146. Message From the President’s Deputy Assistant for National Security Affairs (Haig) to the President’s Assistant for National Security Affairs (Kissinger) in Moscow1

Sitto 32. Have received 0092 and discussed with President who is very pleased with progress you have made. He asked that I pass the following to you: He hopes that announcement you work out with Gromyko will explicitly mention that Vietnam was discussed if at all possible. If not, it is then essential that the implication that Vietnam [Page 560] was discussed is clear. He then added that he hoped that it will be mentioned that Vietnam will be top priority item on Soviet agenda. I told him that you had already raised doubts about the desirability of the latter and he understands your view so you can certainly feel free to play that one in accordance with your own judgement.

Without the benefit of having read your detailed report of today’s discussion, the President also wishes that you make clear to the Soviets before departing that there will be no letup in U.S. air operations south of twenty degrees without a reciprocal deescalation by NVA forces in SVN from this point on. He also hopes that you can make clear to the Soviets that unless May 2 secret meeting results in conclusive progress toward settlement, U.S. will reserve the right among other things to renew strikes in the Hanoi–Haiphong area.

The President would also wish to reserve on the decision as to whether he or Ziegler should make noon announcement, depending on your assessment of the outcome of the talks and the text of the announcement which you and Gromyko arrive at.3

Finally, the President was disturbed by news stories to the effect that the Soviets had now downgraded his visit to summit status rather than State and summit status and has asked that you complain about these stories to Gromyko.4 He also told me that Soviets are pressuring Chapin to have President go to Leningrad on Sunday, not Saturday, and he has instructed Chapin to hold firm for Leningrad trip on Saturday because he wishes to be in Moscow on Sunday. He has also instructed Chapin to hold firm on the issue of using his own plane and his own car because of communications. He has, however, agreed to ride in the Soviet automobile if there is a State occasion involved. He has pointed out to Chapin that the China precedent does not apply in this instance and that he found that communications were unsatisfactory in China and that he cannot accept a similar arrangement during the Soviet trip.5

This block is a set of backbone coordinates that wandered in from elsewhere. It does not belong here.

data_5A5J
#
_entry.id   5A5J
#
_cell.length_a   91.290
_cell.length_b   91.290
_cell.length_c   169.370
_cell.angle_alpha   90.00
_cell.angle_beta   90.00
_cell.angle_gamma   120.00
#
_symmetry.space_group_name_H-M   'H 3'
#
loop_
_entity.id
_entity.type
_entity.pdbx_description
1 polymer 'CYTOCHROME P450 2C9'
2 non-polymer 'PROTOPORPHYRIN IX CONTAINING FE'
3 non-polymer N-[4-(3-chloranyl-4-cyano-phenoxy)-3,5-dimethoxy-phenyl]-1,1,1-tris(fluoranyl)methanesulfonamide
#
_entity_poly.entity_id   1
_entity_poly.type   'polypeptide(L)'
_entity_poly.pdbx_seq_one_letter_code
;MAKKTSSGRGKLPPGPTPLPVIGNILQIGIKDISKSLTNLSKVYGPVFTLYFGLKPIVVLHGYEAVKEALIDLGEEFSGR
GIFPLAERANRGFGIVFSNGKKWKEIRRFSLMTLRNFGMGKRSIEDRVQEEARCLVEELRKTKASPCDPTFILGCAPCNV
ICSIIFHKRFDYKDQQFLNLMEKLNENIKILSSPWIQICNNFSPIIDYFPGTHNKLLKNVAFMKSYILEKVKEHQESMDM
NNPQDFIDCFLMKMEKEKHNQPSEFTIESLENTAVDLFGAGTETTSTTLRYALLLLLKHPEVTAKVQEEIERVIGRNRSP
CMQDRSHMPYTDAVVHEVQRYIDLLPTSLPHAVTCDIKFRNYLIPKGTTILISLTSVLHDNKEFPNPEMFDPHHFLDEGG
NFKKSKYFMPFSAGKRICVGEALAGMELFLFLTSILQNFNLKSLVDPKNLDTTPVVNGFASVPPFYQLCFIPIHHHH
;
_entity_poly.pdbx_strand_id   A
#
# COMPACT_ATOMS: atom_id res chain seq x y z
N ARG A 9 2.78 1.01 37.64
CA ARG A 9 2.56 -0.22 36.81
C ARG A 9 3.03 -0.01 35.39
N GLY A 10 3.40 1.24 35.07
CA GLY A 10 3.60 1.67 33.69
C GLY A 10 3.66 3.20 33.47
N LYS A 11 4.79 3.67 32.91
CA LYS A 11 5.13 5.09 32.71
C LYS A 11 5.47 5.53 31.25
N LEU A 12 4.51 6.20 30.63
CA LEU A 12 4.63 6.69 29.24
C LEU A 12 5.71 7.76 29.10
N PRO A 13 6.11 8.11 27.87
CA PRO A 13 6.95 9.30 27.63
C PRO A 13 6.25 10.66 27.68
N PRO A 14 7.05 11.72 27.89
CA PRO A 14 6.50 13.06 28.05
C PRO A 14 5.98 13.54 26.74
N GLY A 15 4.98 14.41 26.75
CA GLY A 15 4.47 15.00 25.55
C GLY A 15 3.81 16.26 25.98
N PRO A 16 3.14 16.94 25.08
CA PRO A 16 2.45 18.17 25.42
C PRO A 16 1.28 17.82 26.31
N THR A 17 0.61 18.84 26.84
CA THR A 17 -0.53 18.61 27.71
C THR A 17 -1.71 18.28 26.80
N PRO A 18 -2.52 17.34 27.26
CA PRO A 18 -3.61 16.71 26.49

I thought you should know the foregoing in case Dobrynin or Gromyko raise these issues with you. As you can see from the foregoing, the President remains very strong both on the Vietnam issue and his attitude vis-à-vis the Soviets. I am passing this on to you so that you will be fully aware of climate here and not in an effort to badger you or to make your most difficult tasks more so.

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We have just received a report that a Soviet civil IL–18 is scheduled to depart Moscow on April 23 at 1025Z enroute to possibly Hanoi.

The aircraft has in the past been associated with VIP movements.

Warm regards.6

  1. Source: National Archives, Nixon Presidential Materials, NSC Files, Kissinger Office Files, Box 21, HAK’s Secret Moscow Trip Apr 72, TOHAK/HAKTO File [2 of 2]. Top Secret; Sensitive; Exclusively Eyes Only.
  2. See Document 145.
  3. For Kissinger’s response on this point, see footnote 3, Document 149.
  4. See Document 145.
  5. See Document 145.
  6. A copy of the report is in the National Archives, Nixon Presidential Materials, NSC Files, Kissinger Office Files, Box 21, HAK’s Secret Moscow Trip Apr 72, TOHAK/HAKTO File [1 of 2].